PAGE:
Ricochet wrote:Robert Johnson's songs are NOT in the public domain. They've been very aggressively defended against copyright violations. Most of the other old blues numbers, and indeed most songs from the 20th Century, are still under copyright. Due to some quirks of fate and copyright law, Happy Birthday/Good Morning To You, originally written in 1893, remains under copyright. Most anything older than that I think can be safely assumed not to be, in the U.S.
Actually, Robert Johnson's works became public domain in 2008!! According to Wikipedia's Questions and Answers:
Q: Why Robert Johnson is not in public domain?
A: Upon a songwriter's death, copyright ownership passes to his heirs, so Johnson's work was the property of his half sister, as he did properly copyright the songs while living. However, 2008 is the 70th anniversary of his death, and according to copyright law, the copyright expires 70 years after the artist's death, so wait a month and they will be public domain.
http://wiki.answers.com/Q/Why_Robert_Jo ... lic_domain
Copyright laws vary between countries, and thus a work may be in the public domain in one country, but still be copyrighted in another country. There are international treaties such as the Berne Convention that set some minimum standards, but individual countries are free to go beyond these minimums. A general rule of thumb is that if the creator of a work has been dead for more than 70 years, his works are in the public domain in the country the creator was a citizen of and in the country where the work was first published. If the work is anonymous or a collaborative work (e.g. an encyclopedia), it is typically in the public domain 70 years after the date of the first publication.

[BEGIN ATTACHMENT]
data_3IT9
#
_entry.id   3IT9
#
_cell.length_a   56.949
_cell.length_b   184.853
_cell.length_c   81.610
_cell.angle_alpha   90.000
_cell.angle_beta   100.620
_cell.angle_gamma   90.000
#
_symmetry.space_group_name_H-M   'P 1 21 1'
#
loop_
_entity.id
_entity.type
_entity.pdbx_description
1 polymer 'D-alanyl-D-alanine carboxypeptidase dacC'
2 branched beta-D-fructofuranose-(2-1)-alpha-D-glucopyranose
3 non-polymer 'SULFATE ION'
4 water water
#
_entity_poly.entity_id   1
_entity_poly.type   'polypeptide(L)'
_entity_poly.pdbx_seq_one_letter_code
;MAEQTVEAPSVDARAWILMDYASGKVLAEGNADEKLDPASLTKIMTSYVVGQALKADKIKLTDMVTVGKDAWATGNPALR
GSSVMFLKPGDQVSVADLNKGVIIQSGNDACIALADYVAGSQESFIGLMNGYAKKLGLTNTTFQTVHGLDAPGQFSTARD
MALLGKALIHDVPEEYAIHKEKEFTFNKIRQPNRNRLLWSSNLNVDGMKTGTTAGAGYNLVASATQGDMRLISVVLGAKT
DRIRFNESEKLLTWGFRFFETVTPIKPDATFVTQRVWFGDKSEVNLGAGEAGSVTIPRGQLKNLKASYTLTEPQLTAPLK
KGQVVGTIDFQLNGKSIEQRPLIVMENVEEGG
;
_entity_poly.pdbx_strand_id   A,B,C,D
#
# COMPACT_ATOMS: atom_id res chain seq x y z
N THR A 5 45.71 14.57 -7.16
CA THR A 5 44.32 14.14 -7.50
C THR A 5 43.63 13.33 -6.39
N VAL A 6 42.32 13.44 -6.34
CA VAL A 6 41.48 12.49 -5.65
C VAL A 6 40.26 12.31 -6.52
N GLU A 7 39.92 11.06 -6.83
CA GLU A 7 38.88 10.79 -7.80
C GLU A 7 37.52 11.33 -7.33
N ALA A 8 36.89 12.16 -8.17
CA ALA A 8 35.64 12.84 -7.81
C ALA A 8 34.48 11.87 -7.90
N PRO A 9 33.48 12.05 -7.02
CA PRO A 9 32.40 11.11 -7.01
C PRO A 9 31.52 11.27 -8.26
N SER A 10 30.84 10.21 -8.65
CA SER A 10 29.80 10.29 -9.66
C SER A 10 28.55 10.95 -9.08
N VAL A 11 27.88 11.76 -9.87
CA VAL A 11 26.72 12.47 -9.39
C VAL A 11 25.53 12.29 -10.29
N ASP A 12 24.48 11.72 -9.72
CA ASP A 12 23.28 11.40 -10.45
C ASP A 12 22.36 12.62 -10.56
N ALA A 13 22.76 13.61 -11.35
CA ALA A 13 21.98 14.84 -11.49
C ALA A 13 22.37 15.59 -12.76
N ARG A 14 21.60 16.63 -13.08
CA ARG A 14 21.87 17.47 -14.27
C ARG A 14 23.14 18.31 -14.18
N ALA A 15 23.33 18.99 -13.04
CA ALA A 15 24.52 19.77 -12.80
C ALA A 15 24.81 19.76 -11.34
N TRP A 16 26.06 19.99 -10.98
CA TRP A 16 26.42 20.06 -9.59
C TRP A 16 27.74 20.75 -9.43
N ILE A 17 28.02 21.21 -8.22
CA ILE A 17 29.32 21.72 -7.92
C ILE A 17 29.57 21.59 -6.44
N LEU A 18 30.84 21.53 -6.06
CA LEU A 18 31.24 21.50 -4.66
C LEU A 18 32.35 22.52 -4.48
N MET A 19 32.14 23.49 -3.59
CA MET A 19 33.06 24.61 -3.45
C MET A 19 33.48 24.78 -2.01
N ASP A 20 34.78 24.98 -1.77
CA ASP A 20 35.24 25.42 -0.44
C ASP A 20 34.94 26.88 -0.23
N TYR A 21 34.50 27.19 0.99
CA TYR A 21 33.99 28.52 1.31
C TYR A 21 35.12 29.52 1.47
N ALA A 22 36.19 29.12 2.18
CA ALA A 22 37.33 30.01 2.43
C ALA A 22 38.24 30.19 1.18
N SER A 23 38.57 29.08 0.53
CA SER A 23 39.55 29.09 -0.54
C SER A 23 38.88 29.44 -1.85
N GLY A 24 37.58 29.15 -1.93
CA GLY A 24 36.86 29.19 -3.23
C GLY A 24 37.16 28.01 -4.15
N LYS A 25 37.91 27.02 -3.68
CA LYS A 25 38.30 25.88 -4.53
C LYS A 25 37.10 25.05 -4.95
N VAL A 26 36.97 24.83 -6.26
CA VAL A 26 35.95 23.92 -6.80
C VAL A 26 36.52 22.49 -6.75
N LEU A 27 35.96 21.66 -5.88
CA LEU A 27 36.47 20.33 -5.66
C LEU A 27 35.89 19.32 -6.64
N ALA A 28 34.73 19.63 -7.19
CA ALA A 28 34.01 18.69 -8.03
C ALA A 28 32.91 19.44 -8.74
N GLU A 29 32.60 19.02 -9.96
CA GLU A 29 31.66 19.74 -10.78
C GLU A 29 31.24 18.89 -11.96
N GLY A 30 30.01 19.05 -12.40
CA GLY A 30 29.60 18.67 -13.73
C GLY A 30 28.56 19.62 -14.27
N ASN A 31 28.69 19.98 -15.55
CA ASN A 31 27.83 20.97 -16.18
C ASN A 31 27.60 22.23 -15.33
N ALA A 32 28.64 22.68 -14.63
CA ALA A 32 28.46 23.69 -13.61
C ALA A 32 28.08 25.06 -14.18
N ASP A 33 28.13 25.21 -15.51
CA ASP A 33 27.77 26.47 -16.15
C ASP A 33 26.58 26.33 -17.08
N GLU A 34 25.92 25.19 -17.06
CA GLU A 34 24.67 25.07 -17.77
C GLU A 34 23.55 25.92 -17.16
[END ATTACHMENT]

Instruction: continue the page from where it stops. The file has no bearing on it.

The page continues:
Many countries use such a copyright term of 70 years. A notable exception is the U.S. Due to historical circumstances, the U.S. has more complex rules. In the United States, copyright generally lasts:
for works first published before 1978: until 95 years after the first publication, and
for works first published 1978 or later: until 70 years after the author's death, or for anonymous works or work made for hire, until the shorter of 95 years since the first publication or 120 years since the creation of the work.
Works published before 1923 are in the public domain.
For works created before 1978 but only published 1978 or later, there are some special rules. These terms apply in the U.S. also for foreign works.
Also from Wikipedia:
Anything published before January 1, 1923 is in the public domain. Anything published before January 1, 1964 and not renewed is in the public domain. Anything published before March 1, 1989 with no copyright notice ("Â©", "Copyright" or "Copr.") plus the year of publication (may be omitted in some cases) plus the copyright owner (or pseudonym) is in the public domain.
Or you can look at it this way ... going by the 95 years after the first publication, since it is now 2009, anything prior to 1914 is public domain.